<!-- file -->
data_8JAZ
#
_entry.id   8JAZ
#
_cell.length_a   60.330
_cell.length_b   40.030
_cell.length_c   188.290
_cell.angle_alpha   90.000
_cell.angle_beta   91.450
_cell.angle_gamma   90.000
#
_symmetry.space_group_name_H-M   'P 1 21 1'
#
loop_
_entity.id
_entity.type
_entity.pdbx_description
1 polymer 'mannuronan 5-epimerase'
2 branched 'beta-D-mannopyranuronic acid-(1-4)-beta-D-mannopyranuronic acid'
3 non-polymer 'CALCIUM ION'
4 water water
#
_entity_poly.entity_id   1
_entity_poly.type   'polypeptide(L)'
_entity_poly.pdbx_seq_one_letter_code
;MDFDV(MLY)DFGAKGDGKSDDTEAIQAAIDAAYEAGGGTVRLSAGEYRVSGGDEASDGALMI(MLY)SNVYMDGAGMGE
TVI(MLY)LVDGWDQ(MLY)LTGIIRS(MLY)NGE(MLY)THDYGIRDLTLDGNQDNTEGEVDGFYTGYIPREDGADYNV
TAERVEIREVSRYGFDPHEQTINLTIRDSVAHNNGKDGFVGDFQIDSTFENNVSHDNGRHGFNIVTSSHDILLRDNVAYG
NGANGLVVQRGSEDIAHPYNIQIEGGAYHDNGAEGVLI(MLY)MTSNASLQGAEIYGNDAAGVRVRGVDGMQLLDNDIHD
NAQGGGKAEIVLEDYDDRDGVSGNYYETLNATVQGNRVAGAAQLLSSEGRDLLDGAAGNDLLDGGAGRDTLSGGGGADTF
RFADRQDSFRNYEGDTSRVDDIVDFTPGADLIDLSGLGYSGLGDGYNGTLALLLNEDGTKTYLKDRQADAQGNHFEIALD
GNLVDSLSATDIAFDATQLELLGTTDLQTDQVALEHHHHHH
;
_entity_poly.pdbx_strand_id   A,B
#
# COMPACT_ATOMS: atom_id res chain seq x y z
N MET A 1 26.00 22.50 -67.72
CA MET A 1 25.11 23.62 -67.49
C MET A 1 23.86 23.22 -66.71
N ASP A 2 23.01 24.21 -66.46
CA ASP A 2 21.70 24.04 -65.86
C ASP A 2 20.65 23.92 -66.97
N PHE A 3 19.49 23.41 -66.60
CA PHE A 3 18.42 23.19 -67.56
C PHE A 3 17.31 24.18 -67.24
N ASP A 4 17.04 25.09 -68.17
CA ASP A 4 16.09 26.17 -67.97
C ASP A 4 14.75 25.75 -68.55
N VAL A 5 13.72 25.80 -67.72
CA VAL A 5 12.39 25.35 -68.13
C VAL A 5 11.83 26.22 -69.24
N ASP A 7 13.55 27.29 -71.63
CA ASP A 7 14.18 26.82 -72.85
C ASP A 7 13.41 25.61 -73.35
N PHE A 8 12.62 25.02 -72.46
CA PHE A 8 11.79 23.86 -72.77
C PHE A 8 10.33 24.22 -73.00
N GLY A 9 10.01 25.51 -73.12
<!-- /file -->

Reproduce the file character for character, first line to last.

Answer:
data_8JAZ
#
_entry.id   8JAZ
#
_cell.length_a   60.330
_cell.length_b   40.030
_cell.length_c   188.290
_cell.angle_alpha   90.000
_cell.angle_beta   91.450
_cell.angle_gamma   90.000
#
_symmetry.space_group_name_H-M   'P 1 21 1'
#
loop_
_entity.id
_entity.type
_entity.pdbx_description
1 polymer 'mannuronan 5-epimerase'
2 branched 'beta-D-mannopyranuronic acid-(1-4)-beta-D-mannopyranuronic acid'
3 non-polymer 'CALCIUM ION'
4 water water
#
_entity_poly.entity_id   1
_entity_poly.type   'polypeptide(L)'
_entity_poly.pdbx_seq_one_letter_code
;MDFDV(MLY)DFGAKGDGKSDDTEAIQAAIDAAYEAGGGTVRLSAGEYRVSGGDEASDGALMI(MLY)SNVYMDGAGMGE
TVI(MLY)LVDGWDQ(MLY)LTGIIRS(MLY)NGE(MLY)THDYGIRDLTLDGNQDNTEGEVDGFYTGYIPREDGADYNV
TAERVEIREVSRYGFDPHEQTINLTIRDSVAHNNGKDGFVGDFQIDSTFENNVSHDNGRHGFNIVTSSHDILLRDNVAYG
NGANGLVVQRGSEDIAHPYNIQIEGGAYHDNGAEGVLI(MLY)MTSNASLQGAEIYGNDAAGVRVRGVDGMQLLDNDIHD
NAQGGGKAEIVLEDYDDRDGVSGNYYETLNATVQGNRVAGAAQLLSSEGRDLLDGAAGNDLLDGGAGRDTLSGGGGADTF
RFADRQDSFRNYEGDTSRVDDIVDFTPGADLIDLSGLGYSGLGDGYNGTLALLLNEDGTKTYLKDRQADAQGNHFEIALD
GNLVDSLSATDIAFDATQLELLGTTDLQTDQVALEHHHHHH
;
_entity_poly.pdbx_strand_id   A,B
#
# COMPACT_ATOMS: atom_id res chain seq x y z
N MET A 1 26.00 22.50 -67.72
CA MET A 1 25.11 23.62 -67.49
C MET A 1 23.86 23.22 -66.71
N ASP A 2 23.01 24.21 -66.46
CA ASP A 2 21.70 24.04 -65.86
C ASP A 2 20.65 23.92 -66.97
N PHE A 3 19.49 23.41 -66.60
CA PHE A 3 18.42 23.19 -67.56
C PHE A 3 17.31 24.18 -67.24
N ASP A 4 17.04 25.09 -68.17
CA ASP A 4 16.09 26.17 -67.97
C ASP A 4 14.75 25.75 -68.55
N VAL A 5 13.72 25.80 -67.72
CA VAL A 5 12.39 25.35 -68.13
C VAL A 5 11.83 26.22 -69.24
N ASP A 7 13.55 27.29 -71.63
CA ASP A 7 14.18 26.82 -72.85
C ASP A 7 13.41 25.61 -73.35
N PHE A 8 12.62 25.02 -72.46
CA PHE A 8 11.79 23.86 -72.77
C PHE A 8 10.33 24.22 -73.00
N GLY A 9 10.01 25.51 -73.12